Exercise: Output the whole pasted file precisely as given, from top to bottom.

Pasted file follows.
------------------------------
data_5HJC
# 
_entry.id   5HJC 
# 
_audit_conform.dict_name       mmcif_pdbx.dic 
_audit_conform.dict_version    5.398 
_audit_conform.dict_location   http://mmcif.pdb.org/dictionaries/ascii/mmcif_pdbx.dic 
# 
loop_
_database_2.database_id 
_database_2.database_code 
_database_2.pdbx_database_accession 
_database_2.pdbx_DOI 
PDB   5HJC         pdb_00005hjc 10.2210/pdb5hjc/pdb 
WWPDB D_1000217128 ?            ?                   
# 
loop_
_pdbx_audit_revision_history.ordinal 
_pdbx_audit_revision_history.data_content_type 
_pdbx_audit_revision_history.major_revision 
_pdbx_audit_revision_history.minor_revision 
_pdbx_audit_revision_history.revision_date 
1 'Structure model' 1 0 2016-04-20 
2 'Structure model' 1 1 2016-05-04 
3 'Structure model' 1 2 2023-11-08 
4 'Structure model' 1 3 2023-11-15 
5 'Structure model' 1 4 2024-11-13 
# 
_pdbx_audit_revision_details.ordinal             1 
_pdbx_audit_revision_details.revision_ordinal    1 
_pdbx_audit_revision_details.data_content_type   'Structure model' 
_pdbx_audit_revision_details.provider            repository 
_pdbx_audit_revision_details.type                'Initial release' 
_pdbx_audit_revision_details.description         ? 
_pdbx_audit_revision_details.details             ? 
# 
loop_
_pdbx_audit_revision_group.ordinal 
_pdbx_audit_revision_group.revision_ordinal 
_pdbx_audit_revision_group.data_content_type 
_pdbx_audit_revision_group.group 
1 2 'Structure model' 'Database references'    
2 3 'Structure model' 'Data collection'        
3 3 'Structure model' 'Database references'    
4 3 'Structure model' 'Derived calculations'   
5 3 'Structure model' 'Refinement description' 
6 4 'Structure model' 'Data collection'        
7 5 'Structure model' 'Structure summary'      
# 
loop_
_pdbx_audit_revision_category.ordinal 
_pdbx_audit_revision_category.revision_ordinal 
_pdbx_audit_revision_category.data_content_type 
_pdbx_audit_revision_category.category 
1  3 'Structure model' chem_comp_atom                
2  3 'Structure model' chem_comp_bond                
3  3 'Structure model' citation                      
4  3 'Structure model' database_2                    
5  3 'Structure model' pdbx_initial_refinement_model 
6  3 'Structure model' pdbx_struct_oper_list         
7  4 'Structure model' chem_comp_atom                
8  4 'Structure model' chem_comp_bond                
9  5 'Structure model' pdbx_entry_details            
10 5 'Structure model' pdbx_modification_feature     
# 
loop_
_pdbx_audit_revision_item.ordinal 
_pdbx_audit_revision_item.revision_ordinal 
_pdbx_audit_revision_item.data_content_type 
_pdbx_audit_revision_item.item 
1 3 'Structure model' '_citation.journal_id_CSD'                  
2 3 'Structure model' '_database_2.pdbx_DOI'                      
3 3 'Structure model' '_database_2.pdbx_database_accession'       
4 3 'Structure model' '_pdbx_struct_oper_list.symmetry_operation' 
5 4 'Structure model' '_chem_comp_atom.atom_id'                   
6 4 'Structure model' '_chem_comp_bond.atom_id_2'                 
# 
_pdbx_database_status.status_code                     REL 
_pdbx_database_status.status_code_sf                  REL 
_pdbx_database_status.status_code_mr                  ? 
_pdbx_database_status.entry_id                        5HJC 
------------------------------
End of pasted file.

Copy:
data_5HJC
# 
_entry.id   5HJC 
# 
_audit_conform.dict_name       mmcif_pdbx.dic 
_audit_conform.dict_version    5.398 
_audit_conform.dict_location   http://mmcif.pdb.org/dictionaries/ascii/mmcif_pdbx.dic 
# 
loop_
_database_2.database_id 
_database_2.database_code 
_database_2.pdbx_database_accession 
_database_2.pdbx_DOI 
PDB   5HJC         pdb_00005hjc 10.2210/pdb5hjc/pdb 
WWPDB D_1000217128 ?            ?                   
# 
loop_
_pdbx_audit_revision_history.ordinal 
_pdbx_audit_revision_history.data_content_type 
_pdbx_audit_revision_history.major_revision 
_pdbx_audit_revision_history.minor_revision 
_pdbx_audit_revision_history.revision_date 
1 'Structure model' 1 0 2016-04-20 
2 'Structure model' 1 1 2016-05-04 
3 'Structure model' 1 2 2023-11-08 
4 'Structure model' 1 3 2023-11-15 
5 'Structure model' 1 4 2024-11-13 
# 
_pdbx_audit_revision_details.ordinal             1 
_pdbx_audit_revision_details.revision_ordinal    1 
_pdbx_audit_revision_details.data_content_type   'Structure model' 
_pdbx_audit_revision_details.provider            repository 
_pdbx_audit_revision_details.type                'Initial release' 
_pdbx_audit_revision_details.description         ? 
_pdbx_audit_revision_details.details             ? 
# 
loop_
_pdbx_audit_revision_group.ordinal 
_pdbx_audit_revision_group.revision_ordinal 
_pdbx_audit_revision_group.data_content_type 
_pdbx_audit_revision_group.group 
1 2 'Structure model' 'Database references'    
2 3 'Structure model' 'Data collection'        
3 3 'Structure model' 'Database references'    
4 3 'Structure model' 'Derived calculations'   
5 3 'Structure model' 'Refinement description' 
6 4 'Structure model' 'Data collection'        
7 5 'Structure model' 'Structure summary'      
# 
loop_
_pdbx_audit_revision_category.ordinal 
_pdbx_audit_revision_category.revision_ordinal 
_pdbx_audit_revision_category.data_content_type 
_pdbx_audit_revision_category.category 
1  3 'Structure model' chem_comp_atom                
2  3 'Structure model' chem_comp_bond                
3  3 'Structure model' citation                      
4  3 'Structure model' database_2                    
5  3 'Structure model' pdbx_initial_refinement_model 
6  3 'Structure model' pdbx_struct_oper_list         
7  4 'Structure model' chem_comp_atom                
8  4 'Structure model' chem_comp_bond                
9  5 'Structure model' pdbx_entry_details            
10 5 'Structure model' pdbx_modification_feature     
# 
loop_
_pdbx_audit_revision_item.ordinal 
_pdbx_audit_revision_item.revision_ordinal 
_pdbx_audit_revision_item.data_content_type 
_pdbx_audit_revision_item.item 
1 3 'Structure model' '_citation.journal_id_CSD'                  
2 3 'Structure model' '_database_2.pdbx_DOI'                      
3 3 'Structure model' '_database_2.pdbx_database_accession'       
4 3 'Structure model' '_pdbx_struct_oper_list.symmetry_operation' 
5 4 'Structure model' '_chem_comp_atom.atom_id'                   
6 4 'Structure model' '_chem_comp_bond.atom_id_2'                 
# 
_pdbx_database_status.status_code                     REL 
_pdbx_database_status.status_code_sf                  REL 
_pdbx_database_status.status_code_mr                  ? 
_pdbx_database_status.entry_id                        5HJC 